windows, walls, and the illusion of safety
I suspect that your comment section is going to be folks quoting your writing to you anyway, so I’ll just go ahead and do it too.
“...the lushness of our surroundings became a living temple in which we were quite blissfully engulfed. Tiny worshippers, immersed in the breathing lungs of this sacred earth.”
CHLOE. It’s SO GOOD.
And I’m thankful you didn’t accept the rainforest’s invitation. I’m grateful to have you as a fellow fog-wanderer and delight in basking in the glow of the lamp you hold before you.
“as the spectre of insanity seems to creep, like a fog, into every recess of society” 👏👏 you write so beautifully, Chloe. I loved this piece. Share the wish to escape the human, even as it confounds me when I think how in the abstract, in art, we’ve created so much impossible beauty. ❤️
Really nice photo of that Toucan. I like this line you write: "Mortality is deeply offensive to the ego—but in the moments that I allow myself to feel the truth of just how tenuous “I” am." So true and makes me that much more appreciative of those small moments and find my own patron saint of noticing! :)
How I wish all the world's leaders could read your writing and think about their place and actions on this Earth, Chloe.
As always, your entire post is quoteable. It shifts through melancholy and miracle and is a reminder to do just what the title says.
The toucan is a most majestic bird. I went to Guatemala and Belize in 2016 (?) with Jo and my folks. My father is a huge bird lover and photographer and we were lucky to see a lot of toucans, the same rainbow-billed ones I believe. Incredible things.
Such a vivid and tangible snapshot into your experiences, Chloe, I could almost visualise you and David, "tiny worshippers, immersed in the breathing lungs of this sacred earth."
The daily acknowledgement of how fragile our life is, and the tensions that arise as we try and manage this: I find it allows me to celebrate the little things, now I can add to my routine to also "walk slowly and bow often." 💜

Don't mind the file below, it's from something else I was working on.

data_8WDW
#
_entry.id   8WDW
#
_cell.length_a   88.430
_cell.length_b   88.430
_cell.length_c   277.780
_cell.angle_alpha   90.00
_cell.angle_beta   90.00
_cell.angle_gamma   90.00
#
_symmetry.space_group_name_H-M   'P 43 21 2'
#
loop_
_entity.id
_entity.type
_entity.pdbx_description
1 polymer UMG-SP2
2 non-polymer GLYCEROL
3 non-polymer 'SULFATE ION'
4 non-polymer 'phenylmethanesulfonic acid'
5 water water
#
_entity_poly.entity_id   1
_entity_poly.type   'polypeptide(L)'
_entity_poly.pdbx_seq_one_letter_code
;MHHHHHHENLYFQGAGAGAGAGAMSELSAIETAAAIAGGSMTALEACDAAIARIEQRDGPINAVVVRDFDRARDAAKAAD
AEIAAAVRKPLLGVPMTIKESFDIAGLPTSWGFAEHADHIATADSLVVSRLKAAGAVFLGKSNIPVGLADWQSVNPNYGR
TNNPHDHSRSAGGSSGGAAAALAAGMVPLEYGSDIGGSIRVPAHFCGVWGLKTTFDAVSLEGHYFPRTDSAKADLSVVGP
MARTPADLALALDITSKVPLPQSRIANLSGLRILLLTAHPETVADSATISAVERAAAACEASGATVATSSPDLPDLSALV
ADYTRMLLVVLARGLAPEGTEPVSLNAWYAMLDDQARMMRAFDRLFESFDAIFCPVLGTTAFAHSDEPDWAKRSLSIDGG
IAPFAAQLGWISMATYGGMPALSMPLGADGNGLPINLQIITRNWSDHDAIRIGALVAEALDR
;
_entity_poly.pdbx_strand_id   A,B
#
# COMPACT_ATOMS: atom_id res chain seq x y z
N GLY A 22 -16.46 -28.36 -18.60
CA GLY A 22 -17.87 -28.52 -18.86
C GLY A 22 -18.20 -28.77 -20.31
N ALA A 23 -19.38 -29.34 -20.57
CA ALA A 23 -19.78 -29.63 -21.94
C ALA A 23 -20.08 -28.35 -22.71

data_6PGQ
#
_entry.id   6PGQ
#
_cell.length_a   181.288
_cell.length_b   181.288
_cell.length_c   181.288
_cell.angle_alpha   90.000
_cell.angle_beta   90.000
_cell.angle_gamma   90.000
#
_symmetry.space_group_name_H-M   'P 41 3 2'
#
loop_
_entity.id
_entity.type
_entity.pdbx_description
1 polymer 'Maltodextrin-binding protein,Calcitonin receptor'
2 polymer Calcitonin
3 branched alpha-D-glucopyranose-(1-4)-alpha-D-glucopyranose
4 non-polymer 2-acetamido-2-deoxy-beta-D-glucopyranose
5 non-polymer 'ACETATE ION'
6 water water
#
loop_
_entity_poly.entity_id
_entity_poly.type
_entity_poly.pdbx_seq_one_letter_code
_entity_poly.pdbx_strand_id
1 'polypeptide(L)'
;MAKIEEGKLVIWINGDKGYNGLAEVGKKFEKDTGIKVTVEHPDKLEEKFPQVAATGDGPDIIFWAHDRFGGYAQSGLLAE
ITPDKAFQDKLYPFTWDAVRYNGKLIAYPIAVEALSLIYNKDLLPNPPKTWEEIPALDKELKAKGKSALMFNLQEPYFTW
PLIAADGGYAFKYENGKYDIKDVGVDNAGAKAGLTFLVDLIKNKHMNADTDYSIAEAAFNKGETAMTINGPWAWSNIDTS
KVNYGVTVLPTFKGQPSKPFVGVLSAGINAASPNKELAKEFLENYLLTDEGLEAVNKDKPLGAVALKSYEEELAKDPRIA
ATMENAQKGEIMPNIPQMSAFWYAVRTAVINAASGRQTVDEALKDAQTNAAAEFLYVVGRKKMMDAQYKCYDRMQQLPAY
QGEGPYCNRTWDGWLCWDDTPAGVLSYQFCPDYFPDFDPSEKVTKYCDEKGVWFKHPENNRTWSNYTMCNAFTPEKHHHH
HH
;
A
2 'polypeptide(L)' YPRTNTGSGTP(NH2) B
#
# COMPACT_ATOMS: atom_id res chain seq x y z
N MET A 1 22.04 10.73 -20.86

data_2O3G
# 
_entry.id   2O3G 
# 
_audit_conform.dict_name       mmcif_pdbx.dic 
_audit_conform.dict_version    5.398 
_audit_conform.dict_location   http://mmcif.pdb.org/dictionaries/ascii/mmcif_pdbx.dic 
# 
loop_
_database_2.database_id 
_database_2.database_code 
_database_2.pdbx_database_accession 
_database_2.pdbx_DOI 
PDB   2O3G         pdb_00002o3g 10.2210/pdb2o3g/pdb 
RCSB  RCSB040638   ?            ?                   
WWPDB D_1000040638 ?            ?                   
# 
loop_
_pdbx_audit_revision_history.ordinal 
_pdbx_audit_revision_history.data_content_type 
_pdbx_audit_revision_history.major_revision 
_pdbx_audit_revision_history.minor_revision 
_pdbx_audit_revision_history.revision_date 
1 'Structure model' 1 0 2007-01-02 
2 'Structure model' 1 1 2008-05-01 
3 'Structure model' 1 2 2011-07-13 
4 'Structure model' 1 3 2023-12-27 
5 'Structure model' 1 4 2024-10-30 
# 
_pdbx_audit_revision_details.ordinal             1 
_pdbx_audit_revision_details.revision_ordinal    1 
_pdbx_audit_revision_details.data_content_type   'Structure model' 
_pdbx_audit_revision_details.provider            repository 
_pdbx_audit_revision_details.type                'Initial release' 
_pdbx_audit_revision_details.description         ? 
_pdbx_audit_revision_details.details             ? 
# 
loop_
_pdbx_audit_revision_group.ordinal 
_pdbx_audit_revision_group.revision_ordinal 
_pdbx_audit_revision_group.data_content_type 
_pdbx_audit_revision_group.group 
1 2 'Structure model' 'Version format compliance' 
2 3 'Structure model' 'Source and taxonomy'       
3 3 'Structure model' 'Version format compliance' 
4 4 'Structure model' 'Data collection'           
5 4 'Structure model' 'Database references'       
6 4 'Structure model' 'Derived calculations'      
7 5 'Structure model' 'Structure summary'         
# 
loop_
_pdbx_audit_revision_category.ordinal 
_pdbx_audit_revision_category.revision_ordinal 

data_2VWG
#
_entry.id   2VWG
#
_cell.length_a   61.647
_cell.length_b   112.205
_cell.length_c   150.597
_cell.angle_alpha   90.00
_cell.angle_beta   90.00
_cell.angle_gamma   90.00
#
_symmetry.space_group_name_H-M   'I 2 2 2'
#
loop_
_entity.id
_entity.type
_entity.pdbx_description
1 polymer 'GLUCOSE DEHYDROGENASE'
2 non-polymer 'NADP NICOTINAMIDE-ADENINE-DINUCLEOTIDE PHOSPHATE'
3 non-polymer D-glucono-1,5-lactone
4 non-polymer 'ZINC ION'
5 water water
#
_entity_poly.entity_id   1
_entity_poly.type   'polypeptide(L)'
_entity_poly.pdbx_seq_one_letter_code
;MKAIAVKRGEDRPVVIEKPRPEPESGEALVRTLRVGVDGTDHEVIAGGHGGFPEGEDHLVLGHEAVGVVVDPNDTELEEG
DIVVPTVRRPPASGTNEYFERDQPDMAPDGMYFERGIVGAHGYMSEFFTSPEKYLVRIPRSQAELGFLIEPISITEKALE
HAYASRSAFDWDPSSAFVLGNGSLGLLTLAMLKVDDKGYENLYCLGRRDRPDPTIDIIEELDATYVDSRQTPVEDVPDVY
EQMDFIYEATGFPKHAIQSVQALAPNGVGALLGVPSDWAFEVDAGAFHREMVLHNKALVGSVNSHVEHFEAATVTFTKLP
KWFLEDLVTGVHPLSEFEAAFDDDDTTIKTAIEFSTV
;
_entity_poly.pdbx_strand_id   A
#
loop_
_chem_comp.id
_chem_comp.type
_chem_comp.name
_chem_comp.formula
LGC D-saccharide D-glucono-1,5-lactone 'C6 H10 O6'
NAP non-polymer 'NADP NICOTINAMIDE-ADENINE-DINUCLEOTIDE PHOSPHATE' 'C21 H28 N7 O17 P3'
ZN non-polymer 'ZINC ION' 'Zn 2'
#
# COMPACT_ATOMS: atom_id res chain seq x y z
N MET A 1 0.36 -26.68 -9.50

Miraculously stumbled upon your piece.
And humbly, feel seen.
You are a gift.
With profound gratitude,
To spend even one day in a human body on this temple-earth is a gift. I appreciate the way you're able to articulate that truth in a way that's so honest and direct. And there is no better perspective than that of one who has seen a disproportionate amount of death, though you never flaunt the fact, Chloe. I'm grateful for spending most of my 20's as an ICU nurse for the same reason: a clarity about the simultaneous fragility and strength of the human body and soul. St. Mary Oliver would enjoy this piece. Thanks for writing it.
Oh I remember the first time I saw a flamingo in the wild, just last year, while driving in Sicily. They stop there on their way north from Africa and then back. It was truly spectacular. I squealed, as I was on the side of the road and with my husband only. I couldn't contain it.
"David and I both consistently struggle with the incessant pull to abandon ship, to go and live far from the things of man." 🙏⭐💛
Oh wow... Truly magical. Ooooooohhhhhh......
I always wanted to escape to Australia’s northern Daintree rainforest to become a hermit when I was young. It didn’t happen. And I like where I am in life now. But that’s because I found a way to get off the busy merry go round (by retiring) and found a peaceful little village where I feel safe but still connected. I’m a very lucky soul.